To some, diversity within the concept of an HBCU is an oxymoron. History tells us that HBCUs are the blueprint for serving students, faculty, and staff from a spectrum of colors, creeds, and classes. From 1878 to 1923, Hampton opened its doors to over 1,300 Indigenous peoples from over 65 different tribes, marking one of our institution’s first major expressions of diversity and inclusion. With over 40,000 recorded alumni across America and around the world, Hampton has long celebrated the contributions of students from diverse racial and ethnic backgrounds, cultivating an environment that nurtures individual growth, cultural exchange, and intellectual rigor. With much of the teeth of affirmative programs shelved as a national imperative, responsibility now rests with individual institutions to ensure that diversity persists.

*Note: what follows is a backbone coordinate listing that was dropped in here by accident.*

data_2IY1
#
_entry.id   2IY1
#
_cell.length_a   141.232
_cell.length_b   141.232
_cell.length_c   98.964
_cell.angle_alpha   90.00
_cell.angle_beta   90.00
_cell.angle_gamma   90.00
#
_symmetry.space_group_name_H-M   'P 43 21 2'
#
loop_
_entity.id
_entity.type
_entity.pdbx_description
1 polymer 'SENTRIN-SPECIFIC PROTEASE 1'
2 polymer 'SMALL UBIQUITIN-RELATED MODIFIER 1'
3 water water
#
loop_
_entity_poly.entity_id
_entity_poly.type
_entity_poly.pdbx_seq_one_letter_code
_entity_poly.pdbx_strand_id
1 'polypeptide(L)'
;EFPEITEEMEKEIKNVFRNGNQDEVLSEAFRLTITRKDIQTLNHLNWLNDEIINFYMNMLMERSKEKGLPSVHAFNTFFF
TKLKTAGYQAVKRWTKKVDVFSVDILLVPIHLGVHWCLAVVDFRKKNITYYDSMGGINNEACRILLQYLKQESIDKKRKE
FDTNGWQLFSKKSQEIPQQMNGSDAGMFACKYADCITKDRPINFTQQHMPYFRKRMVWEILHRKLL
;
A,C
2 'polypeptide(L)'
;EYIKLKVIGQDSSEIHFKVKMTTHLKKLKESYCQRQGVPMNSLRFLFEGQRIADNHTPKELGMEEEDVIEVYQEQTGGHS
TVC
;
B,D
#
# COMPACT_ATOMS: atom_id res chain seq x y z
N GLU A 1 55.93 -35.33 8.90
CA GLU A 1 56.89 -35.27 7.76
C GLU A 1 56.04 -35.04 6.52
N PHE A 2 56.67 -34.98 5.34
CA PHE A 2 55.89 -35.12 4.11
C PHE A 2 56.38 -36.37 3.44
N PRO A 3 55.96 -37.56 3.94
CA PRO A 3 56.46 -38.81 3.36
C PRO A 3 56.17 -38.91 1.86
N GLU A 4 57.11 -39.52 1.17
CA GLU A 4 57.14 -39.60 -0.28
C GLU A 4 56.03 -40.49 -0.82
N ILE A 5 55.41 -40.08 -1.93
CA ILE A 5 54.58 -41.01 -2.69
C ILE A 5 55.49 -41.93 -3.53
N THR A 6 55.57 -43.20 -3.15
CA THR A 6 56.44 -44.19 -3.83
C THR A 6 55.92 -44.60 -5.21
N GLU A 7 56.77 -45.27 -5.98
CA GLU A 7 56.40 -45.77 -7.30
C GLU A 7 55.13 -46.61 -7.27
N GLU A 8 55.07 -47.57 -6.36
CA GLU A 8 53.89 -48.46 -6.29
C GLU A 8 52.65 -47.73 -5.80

As higher education continues to evolve, HBCUs must remain an important pathway to equality. At the heart of any HBCU experience is the celebration of cultural identity, a “lift-as-we-climb” spirit, an ethos of service, and a commitment to excellence. However, HBCUs are only part of the overall landscape of a brilliant higher education system. There must remain equal access to an education at all of America’s colleges and universities.

As for us, Hampton University hereby reaffirms its commitment to remaining part of our nation’s higher education solution. Excellence is here. It has been since 1868, and will always be.

The writer is a three-star retired Army general and the 13th president of Hampton University.